At Chirnside Park,  Uncle Dave performed a traditional Welcome to Country and Smoking ceremony, Emmy from Warrack Yambo told dream time stories and helped create little echidnas out of sticks and clay, and local Indigenous woman Sandy Mayberry organised a display of beautiful hand-made artwork. Those present then worked together to create a map of Australia with their handprints in the colours of the aboriginal flag to signify unity. The children also played a traditional aboriginal game called Koolchi. Children from Cire’s Out of School Hours Care vacation program also joined in as they were fortunate to attend the Chirnside Park opening event as an excursion.

Yarra Junction Community Hub was transformed into a gallery for the week featuring informative, cultural posters and Indigenous First Nations artwork. Other activities included a display of living native plants that could be touched and researched to see how Indigenous people’s use/d them, colouring activities and worksheets, map and location scouting activities, translation sheets, and a published Indigenous book about our local area. More than 35 people enjoyed a morning tea of wattle seed damper, lemon myrtle biscuits, lemon shortbread, and dairy free/gluten free shortbread.

Mount Evelyn Children’s Centre hosted a special day on the Friday to conclude Cire’s official NAIDOC Week activities. The program included a Welcome to Country by Aunty Kim Wandin, a descendent of the Wurundjeri Tribe, born and raised nearby at Healesville, and with family links to the Corranderk Aboriginal Station in Healesville. Aunty Kim shared her story and pathways to heal her Country and also her history. It was a moving Welcome, in which she shared a gum leaf and by accepting the leaf those present promised to be positive advocates and allies for the First Nations Peoples and help care for their Country.

The Kookaburra children performed their Acknowledgement to Country which they do every day in the Kookaburra Room, but it was a particular honour to do so for Aunty Kim and visiting guests from other Traditional Lands around Australia.

Ganga Giri from Didgeridoo Australia entertained everyone with the Yidaki, (didgeridoo), had everyone up and dancing and creating animals and movements and guessing the sounds he was creating. The children were particularly excited to listen to the vibrations of the Yidaki.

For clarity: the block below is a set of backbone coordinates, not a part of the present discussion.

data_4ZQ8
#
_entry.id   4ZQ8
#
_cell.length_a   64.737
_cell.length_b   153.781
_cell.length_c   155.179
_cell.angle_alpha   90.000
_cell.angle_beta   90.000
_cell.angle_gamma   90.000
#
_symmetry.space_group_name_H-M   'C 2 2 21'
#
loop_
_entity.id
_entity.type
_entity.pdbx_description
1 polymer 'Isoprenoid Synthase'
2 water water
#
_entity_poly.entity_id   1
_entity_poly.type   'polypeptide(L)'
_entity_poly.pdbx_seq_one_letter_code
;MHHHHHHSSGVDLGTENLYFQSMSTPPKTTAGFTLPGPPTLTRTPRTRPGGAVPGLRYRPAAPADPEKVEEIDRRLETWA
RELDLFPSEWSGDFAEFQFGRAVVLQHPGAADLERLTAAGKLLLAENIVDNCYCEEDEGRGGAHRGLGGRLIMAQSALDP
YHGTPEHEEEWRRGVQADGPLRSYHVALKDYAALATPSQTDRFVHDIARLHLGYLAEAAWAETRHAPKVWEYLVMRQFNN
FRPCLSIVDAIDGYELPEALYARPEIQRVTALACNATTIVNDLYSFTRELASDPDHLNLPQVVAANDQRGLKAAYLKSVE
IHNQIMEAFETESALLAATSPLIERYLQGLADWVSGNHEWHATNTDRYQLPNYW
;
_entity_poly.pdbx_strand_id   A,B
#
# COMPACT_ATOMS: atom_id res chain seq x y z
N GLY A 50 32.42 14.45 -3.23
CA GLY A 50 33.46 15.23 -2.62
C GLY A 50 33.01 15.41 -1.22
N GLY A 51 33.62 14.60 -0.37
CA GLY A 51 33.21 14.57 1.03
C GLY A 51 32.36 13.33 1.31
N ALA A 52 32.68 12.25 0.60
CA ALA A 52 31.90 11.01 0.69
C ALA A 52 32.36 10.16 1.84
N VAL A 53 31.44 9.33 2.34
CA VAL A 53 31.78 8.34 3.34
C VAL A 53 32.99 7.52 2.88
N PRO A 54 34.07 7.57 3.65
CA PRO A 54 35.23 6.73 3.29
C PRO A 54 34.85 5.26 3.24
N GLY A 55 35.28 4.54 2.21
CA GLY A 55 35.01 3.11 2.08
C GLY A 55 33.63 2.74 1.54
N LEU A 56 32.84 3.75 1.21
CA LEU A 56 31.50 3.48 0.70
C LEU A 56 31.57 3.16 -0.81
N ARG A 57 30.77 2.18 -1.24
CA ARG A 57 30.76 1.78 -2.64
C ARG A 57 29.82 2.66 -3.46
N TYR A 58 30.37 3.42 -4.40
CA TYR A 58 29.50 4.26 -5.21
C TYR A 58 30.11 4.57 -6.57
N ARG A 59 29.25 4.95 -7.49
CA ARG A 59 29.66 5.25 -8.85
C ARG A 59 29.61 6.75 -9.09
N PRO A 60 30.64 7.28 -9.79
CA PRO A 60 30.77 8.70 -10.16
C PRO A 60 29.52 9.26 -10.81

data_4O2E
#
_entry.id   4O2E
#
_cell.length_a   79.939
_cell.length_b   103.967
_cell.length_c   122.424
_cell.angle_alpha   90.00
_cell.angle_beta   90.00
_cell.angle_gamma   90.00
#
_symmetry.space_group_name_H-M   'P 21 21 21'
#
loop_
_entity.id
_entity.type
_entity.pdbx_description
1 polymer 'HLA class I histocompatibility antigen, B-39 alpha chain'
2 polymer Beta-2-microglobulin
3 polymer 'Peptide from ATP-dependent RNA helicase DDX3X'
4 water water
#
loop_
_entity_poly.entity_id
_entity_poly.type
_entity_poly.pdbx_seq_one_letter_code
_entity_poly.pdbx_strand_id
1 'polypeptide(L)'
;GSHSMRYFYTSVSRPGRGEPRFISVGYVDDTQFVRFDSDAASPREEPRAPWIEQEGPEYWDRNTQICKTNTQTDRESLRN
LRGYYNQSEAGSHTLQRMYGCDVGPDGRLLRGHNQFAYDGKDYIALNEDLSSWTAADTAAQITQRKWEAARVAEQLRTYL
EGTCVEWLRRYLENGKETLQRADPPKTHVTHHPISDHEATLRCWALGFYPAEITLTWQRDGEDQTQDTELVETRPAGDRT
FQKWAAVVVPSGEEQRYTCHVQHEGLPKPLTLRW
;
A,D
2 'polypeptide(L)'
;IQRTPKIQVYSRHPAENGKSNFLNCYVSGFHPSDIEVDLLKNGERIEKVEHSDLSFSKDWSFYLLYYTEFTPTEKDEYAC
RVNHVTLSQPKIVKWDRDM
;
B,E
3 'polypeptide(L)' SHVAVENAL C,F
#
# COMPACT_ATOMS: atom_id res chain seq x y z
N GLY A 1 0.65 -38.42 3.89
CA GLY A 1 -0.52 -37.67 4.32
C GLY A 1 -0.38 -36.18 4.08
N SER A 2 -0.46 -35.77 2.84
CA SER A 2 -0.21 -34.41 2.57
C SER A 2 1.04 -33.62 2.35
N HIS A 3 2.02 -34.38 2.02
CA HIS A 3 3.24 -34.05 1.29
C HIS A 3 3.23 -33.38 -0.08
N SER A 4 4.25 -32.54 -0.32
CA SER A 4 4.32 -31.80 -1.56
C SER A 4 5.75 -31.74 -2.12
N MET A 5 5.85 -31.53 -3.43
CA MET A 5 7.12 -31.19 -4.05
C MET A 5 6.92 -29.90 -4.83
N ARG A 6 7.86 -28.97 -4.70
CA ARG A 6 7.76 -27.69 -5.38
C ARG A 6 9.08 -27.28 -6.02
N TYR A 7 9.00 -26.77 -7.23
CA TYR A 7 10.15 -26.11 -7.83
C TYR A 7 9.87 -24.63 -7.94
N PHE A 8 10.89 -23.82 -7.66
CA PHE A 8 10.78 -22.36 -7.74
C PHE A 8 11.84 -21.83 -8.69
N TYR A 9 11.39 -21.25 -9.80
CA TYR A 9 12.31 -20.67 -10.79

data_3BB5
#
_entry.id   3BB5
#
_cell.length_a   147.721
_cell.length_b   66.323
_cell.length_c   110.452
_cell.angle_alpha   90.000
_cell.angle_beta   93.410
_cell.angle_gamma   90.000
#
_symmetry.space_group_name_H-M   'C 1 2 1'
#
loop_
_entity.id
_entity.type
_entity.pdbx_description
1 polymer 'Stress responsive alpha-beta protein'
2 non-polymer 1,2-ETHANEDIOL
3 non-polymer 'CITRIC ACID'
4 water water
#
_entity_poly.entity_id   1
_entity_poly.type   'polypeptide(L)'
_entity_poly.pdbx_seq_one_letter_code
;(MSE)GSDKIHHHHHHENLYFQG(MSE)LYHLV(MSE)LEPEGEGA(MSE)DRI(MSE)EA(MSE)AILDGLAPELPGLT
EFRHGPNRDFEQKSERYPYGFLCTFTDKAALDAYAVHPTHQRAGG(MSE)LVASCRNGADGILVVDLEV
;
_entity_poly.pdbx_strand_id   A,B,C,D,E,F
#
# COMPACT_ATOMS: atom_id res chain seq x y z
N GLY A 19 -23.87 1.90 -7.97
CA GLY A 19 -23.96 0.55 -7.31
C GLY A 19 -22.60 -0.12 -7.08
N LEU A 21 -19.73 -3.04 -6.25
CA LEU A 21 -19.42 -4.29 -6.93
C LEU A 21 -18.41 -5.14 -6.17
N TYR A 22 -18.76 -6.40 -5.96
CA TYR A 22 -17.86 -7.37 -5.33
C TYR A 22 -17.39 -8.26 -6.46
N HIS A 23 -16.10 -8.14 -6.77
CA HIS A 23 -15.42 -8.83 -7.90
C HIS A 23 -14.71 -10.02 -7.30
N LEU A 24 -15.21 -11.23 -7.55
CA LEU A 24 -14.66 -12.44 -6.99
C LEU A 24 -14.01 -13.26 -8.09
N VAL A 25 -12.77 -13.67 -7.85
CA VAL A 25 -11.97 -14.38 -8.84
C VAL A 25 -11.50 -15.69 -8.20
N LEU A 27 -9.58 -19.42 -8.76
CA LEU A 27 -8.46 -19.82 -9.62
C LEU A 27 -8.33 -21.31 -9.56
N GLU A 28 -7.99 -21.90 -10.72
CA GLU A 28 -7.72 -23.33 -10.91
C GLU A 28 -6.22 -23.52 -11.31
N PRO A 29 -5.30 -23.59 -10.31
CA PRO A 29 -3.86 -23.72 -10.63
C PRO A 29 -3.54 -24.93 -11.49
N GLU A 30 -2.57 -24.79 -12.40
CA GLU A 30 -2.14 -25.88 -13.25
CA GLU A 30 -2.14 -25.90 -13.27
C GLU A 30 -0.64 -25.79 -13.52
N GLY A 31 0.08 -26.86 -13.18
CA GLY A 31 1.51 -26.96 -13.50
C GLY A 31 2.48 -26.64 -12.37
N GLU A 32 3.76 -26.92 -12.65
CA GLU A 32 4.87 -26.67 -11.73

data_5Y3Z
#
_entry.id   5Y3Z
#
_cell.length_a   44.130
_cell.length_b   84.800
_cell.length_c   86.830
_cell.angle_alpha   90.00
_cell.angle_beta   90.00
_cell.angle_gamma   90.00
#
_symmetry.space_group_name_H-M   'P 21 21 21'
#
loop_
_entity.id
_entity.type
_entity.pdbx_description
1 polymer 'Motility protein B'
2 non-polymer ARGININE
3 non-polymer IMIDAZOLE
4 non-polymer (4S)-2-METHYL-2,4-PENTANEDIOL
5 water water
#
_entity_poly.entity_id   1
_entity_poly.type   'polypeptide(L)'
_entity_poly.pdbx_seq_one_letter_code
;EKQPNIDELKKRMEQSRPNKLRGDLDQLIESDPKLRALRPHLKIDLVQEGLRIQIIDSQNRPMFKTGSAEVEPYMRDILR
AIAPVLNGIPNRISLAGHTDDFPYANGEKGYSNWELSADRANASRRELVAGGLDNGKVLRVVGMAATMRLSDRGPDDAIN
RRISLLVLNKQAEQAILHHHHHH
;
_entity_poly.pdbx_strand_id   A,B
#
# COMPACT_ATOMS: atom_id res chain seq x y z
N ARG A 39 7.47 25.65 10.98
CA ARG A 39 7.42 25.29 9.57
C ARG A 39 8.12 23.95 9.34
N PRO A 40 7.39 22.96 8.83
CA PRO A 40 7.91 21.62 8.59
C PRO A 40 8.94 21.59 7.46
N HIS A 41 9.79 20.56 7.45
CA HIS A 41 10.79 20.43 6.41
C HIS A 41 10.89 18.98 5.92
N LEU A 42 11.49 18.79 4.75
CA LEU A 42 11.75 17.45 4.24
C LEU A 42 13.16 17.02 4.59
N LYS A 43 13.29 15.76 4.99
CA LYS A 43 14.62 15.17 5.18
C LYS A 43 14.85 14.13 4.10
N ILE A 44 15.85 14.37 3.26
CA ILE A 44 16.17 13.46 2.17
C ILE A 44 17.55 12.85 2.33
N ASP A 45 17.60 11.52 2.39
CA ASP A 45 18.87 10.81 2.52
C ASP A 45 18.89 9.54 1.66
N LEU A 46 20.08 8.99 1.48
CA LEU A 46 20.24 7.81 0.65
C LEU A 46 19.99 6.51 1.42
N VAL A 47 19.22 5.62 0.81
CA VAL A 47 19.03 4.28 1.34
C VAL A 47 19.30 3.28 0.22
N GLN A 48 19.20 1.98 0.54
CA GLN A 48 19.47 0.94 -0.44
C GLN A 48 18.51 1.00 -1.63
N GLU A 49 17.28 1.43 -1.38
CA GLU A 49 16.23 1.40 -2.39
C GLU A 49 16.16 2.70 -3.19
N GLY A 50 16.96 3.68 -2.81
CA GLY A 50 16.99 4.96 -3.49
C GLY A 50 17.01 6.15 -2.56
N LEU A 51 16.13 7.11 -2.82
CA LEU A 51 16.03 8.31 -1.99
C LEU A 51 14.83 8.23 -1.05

To show Cire’s ongoing commitment to supporting Aboriginal and Torres Strait Islander families and communities, Children’s Services Executive Director, Diletta Lanciana, explained Cire’s Reconciliation Action Plan (RAP) which will focus on inclusive and educational programs and practice and building capacity and understanding among educators.

Cire supports many events throughout the year, be sure to follow us on Facebook and Instagram find out what’s on.

 

Charlie digs deep for community pantry

Donating cash to help stock the community food pantry at Cire’s Yarra Junction Community Hub was a perfect fit for Warburton’s Charlie Pizarro-Gaultier

Charlie digs deep for community pantryCharlie, who owns vintage clothes shops in Warburton and Healesville and is the driving force behind the Warburton Community Opportunity Shop, is always striving to make a positive difference in the lives of others.

When he found himself with surplus vintage stock earlier in the year, and not needed by the op shop, he decided to have a $1 “fire sale” and donate the proceeds to a worthy cause. Aware of the many people doing it tough in the Upper Yarra particularly, he felt donating to the food pantry was a great way to provide support. Not only did the $490 donation directly benefit those in need but it supported Cire, whose values align with Charlie’s. The “fire sale” also helped reduce even more items going into landfill unnecessarily.

“It was a win-win all round’ said Charlie who has a background in social work and lives his life with a broad humanitarian brush through his sharply focused social justice lens.

Charlie digs deep for community pantryHumble about his giving and reluctant to be profiled, Charlie hoped that his donation might help encourage and inspire others. He believes everyone has a responsibility to do their bit and help others where they can, and that businesses have an obligation to contribute in some way.

While his Charley Horse Vintage shops at Warburton and Healesville are doing well, equally important to him is the Warby Community Op Shop. Sales through the shop help support the needs of vulnerable women and others needing a hand up, the local CFA and Upper Yarra Wildlife Refuge.